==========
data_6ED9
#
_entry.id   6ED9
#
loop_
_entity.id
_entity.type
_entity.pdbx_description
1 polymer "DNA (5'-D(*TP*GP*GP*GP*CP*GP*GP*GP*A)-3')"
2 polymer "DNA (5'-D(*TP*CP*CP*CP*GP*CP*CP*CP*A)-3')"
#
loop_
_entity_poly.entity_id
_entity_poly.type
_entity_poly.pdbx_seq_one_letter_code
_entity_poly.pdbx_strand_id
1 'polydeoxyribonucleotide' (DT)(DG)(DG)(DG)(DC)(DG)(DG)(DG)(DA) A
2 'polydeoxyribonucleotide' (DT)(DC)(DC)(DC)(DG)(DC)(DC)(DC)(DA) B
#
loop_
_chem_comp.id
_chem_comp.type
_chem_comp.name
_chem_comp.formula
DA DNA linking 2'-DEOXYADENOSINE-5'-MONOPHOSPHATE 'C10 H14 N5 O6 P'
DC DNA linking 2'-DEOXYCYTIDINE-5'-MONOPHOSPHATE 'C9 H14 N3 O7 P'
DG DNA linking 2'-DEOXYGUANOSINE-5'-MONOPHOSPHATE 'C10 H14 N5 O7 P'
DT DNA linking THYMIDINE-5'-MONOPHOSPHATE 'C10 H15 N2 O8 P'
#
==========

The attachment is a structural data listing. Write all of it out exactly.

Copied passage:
data_6ED9
#
_entry.id   6ED9
#
loop_
_entity.id
_entity.type
_entity.pdbx_description
1 polymer "DNA (5'-D(*TP*GP*GP*GP*CP*GP*GP*GP*A)-3')"
2 polymer "DNA (5'-D(*TP*CP*CP*CP*GP*CP*CP*CP*A)-3')"
#
loop_
_entity_poly.entity_id
_entity_poly.type
_entity_poly.pdbx_seq_one_letter_code
_entity_poly.pdbx_strand_id
1 'polydeoxyribonucleotide' (DT)(DG)(DG)(DG)(DC)(DG)(DG)(DG)(DA) A
2 'polydeoxyribonucleotide' (DT)(DC)(DC)(DC)(DG)(DC)(DC)(DC)(DA) B
#
loop_
_chem_comp.id
_chem_comp.type
_chem_comp.name
_chem_comp.formula
DA DNA linking 2'-DEOXYADENOSINE-5'-MONOPHOSPHATE 'C10 H14 N5 O6 P'
DC DNA linking 2'-DEOXYCYTIDINE-5'-MONOPHOSPHATE 'C9 H14 N3 O7 P'
DG DNA linking 2'-DEOXYGUANOSINE-5'-MONOPHOSPHATE 'C10 H14 N5 O7 P'
DT DNA linking THYMIDINE-5'-MONOPHOSPHATE 'C10 H15 N2 O8 P'
#